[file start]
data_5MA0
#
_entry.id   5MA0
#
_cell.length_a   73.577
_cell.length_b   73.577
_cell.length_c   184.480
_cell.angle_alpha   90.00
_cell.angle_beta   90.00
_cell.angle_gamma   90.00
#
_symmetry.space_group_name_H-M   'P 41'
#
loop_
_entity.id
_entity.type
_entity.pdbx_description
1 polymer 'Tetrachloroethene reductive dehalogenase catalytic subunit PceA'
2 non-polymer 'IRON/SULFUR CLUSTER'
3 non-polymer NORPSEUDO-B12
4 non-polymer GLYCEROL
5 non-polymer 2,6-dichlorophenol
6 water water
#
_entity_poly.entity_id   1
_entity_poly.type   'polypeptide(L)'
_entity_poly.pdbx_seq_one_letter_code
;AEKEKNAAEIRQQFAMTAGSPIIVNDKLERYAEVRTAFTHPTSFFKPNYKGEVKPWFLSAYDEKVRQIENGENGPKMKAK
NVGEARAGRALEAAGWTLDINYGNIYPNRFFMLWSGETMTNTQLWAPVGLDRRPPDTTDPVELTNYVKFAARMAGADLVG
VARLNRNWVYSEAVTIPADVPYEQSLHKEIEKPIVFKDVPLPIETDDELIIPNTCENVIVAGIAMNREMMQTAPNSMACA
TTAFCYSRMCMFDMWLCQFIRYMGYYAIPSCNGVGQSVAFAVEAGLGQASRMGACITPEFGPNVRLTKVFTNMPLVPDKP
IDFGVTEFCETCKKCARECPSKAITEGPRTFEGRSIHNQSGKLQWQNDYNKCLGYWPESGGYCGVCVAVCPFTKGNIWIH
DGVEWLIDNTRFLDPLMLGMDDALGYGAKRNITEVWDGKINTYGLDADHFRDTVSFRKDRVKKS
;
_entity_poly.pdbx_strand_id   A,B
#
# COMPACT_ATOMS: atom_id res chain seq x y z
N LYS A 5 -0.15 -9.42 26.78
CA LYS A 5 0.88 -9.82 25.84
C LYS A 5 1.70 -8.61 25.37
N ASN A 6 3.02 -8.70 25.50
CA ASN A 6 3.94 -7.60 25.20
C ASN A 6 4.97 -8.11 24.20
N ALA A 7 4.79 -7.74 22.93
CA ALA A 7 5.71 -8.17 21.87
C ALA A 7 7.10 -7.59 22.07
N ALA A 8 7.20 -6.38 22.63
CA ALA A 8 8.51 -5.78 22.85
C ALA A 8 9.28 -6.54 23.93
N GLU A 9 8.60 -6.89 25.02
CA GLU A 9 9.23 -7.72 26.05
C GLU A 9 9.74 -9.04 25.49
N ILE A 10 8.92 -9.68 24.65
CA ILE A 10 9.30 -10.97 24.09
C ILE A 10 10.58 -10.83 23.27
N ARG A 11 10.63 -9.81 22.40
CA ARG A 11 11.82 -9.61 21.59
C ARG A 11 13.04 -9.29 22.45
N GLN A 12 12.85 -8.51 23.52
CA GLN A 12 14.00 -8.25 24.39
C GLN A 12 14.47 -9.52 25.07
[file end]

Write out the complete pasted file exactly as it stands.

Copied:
data_5MA0
#
_entry.id   5MA0
#
_cell.length_a   73.577
_cell.length_b   73.577
_cell.length_c   184.480
_cell.angle_alpha   90.00
_cell.angle_beta   90.00
_cell.angle_gamma   90.00
#
_symmetry.space_group_name_H-M   'P 41'
#
loop_
_entity.id
_entity.type
_entity.pdbx_description
1 polymer 'Tetrachloroethene reductive dehalogenase catalytic subunit PceA'
2 non-polymer 'IRON/SULFUR CLUSTER'
3 non-polymer NORPSEUDO-B12
4 non-polymer GLYCEROL
5 non-polymer 2,6-dichlorophenol
6 water water
#
_entity_poly.entity_id   1
_entity_poly.type   'polypeptide(L)'
_entity_poly.pdbx_seq_one_letter_code
;AEKEKNAAEIRQQFAMTAGSPIIVNDKLERYAEVRTAFTHPTSFFKPNYKGEVKPWFLSAYDEKVRQIENGENGPKMKAK
NVGEARAGRALEAAGWTLDINYGNIYPNRFFMLWSGETMTNTQLWAPVGLDRRPPDTTDPVELTNYVKFAARMAGADLVG
VARLNRNWVYSEAVTIPADVPYEQSLHKEIEKPIVFKDVPLPIETDDELIIPNTCENVIVAGIAMNREMMQTAPNSMACA
TTAFCYSRMCMFDMWLCQFIRYMGYYAIPSCNGVGQSVAFAVEAGLGQASRMGACITPEFGPNVRLTKVFTNMPLVPDKP
IDFGVTEFCETCKKCARECPSKAITEGPRTFEGRSIHNQSGKLQWQNDYNKCLGYWPESGGYCGVCVAVCPFTKGNIWIH
DGVEWLIDNTRFLDPLMLGMDDALGYGAKRNITEVWDGKINTYGLDADHFRDTVSFRKDRVKKS
;
_entity_poly.pdbx_strand_id   A,B
#
# COMPACT_ATOMS: atom_id res chain seq x y z
N LYS A 5 -0.15 -9.42 26.78
CA LYS A 5 0.88 -9.82 25.84
C LYS A 5 1.70 -8.61 25.37
N ASN A 6 3.02 -8.70 25.50
CA ASN A 6 3.94 -7.60 25.20
C ASN A 6 4.97 -8.11 24.20
N ALA A 7 4.79 -7.74 22.93
CA ALA A 7 5.71 -8.17 21.87
C ALA A 7 7.10 -7.59 22.07
N ALA A 8 7.20 -6.38 22.63
CA ALA A 8 8.51 -5.78 22.85
C ALA A 8 9.28 -6.54 23.93
N GLU A 9 8.60 -6.89 25.02
CA GLU A 9 9.23 -7.72 26.05
C GLU A 9 9.74 -9.04 25.49
N ILE A 10 8.92 -9.68 24.65
CA ILE A 10 9.30 -10.97 24.09
C ILE A 10 10.58 -10.83 23.27
N ARG A 11 10.63 -9.81 22.40
CA ARG A 11 11.82 -9.61 21.59
C ARG A 11 13.04 -9.29 22.45
N GLN A 12 12.85 -8.51 23.52
CA GLN A 12 14.00 -8.25 24.39
C GLN A 12 14.47 -9.52 25.07